Smart questions
Smart answers
Smart people
INTELLIGENT WORK FORUMS
FOR ENGINEERING PROFESSIONALS

Member Login




Remember Me
Forgot Password?
Join Us!

Come Join Us!

Are you an
Engineering professional?
Join Eng-Tips now!
  • Talk With Other Members
  • Be Notified Of Responses
    To Your Posts
  • Keyword Search
  • One-Click Access To Your
    Favorite Forums
  • Automated Signatures
    On Your Posts
  • Best Of All, It's Free!

Join Eng-Tips
*Eng-Tips's functionality depends on members receiving e-mail. By joining you are opting in to receive e-mail.

Donate Today!

Do you enjoy these
technical forums?
Donate Today! Click Here

Posting Guidelines

Promoting, selling, recruiting, coursework and thesis posting is forbidden.
Jobs from Indeed

Link To This Forum!

Partner Button
Add Stickiness To Your Site By Linking To This Professionally Managed Technical Forum.
Just copy and paste the
code below into your site.

May a SEP (PED art. 3, para 3) vessel be designed acc to B31.3 rules?

XL83NL (Mechanical) (OP)
17 Mar 11 5:44
Im struggling with an issue here to which the applicable Code(s)/standards dont really seem to provide an answer, I think.

Our company (EU-based) quite often produces it's own SEP (Sound Engineering Practice) vessels, which are small vessels that fall under the regulations of the PED (97/23/EC), article 3 paragraph 3.

For those unfamiliar with the PED, these kind of vessels have to be produced acc. article 3 paragraph 3 of the PED (PRessure Equipment Directive), which basically tells you one needs to produce such a vessel according to good craftsmanship.
You dont e.g. need PQR's/WPS's, WPQ's, calculations, etc. for vessels which fall into this category. Examples of SEP vessels are pressure vessels for which the vapour pressure at highest temperature is higher than PS = 0.5 bar above normal atmospheric pressure, but with the limitation that for fluids in Group1 with a volume greater than 1 L and a product of PS and V greater than 25 bar·L, or with a pressure PS greater than 200 bar (Annex II, table 1).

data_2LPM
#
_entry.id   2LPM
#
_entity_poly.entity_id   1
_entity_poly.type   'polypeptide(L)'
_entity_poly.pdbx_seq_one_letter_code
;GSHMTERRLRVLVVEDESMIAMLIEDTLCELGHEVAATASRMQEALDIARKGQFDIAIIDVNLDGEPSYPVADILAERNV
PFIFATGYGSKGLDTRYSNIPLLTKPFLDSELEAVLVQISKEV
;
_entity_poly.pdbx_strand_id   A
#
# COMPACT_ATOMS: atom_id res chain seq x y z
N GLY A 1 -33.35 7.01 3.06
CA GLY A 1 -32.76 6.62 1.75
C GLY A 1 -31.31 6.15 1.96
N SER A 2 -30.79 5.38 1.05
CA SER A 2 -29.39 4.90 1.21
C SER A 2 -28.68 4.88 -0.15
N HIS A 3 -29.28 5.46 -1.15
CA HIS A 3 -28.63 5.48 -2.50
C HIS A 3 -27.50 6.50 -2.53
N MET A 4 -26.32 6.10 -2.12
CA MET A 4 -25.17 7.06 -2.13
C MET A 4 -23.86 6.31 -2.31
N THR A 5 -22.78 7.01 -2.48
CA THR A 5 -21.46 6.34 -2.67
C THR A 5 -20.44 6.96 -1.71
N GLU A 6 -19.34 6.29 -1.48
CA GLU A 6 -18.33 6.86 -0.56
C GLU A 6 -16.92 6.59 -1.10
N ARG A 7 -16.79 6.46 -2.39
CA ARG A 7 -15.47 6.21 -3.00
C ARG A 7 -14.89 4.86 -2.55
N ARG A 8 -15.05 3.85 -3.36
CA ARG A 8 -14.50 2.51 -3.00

Parallel to this, there are more groups (and limitations), but just to give an idea.

Now, if I make pressure vessel for hydrogen (say 200 bar, 0.5 Ltr), to which the above mentioned rules apply, I might want to do some calcs for the wall thickness. You dont want to have such a vessel exploding, even though (acc. to PED) you dont need to do any calcs.

To make things simple, I thought it might be a good idea to do the calcs acc. to a simple yet effective code for pressure containing equipment.

Since most of these SEP vessels are produced with a lot of piping components, I thought of using B31.3. Im starting to get familiar with this code, and it would take me too much time to go through BPVC Sect VIII Div 1 thoroughly.

My question now is, if it's allowed to use ASME B31.3 as the design code for such a pressure vessel. The components of such pressure vessels are often a piece of pipe/tube, which a cap (or sometimes a tubing flange), and some half coupling branches on the side.
I looked through B31.3 but I couldnt really find a section which made it clear I couldnt use this Code for such a design.

Another example is a tube in tube heat exchanger, also made of 2 pieces of tube, perhaps a Tee at the end for in- and outgoing fluids, and a cap to close the tube headers.
europipe (Chemical)
19 Mar 11 3:34
No problem, PED accepts B31.3 as a good design code.
Kiwi2671 (Structural)
23 Mar 11 2:52
XL83NL,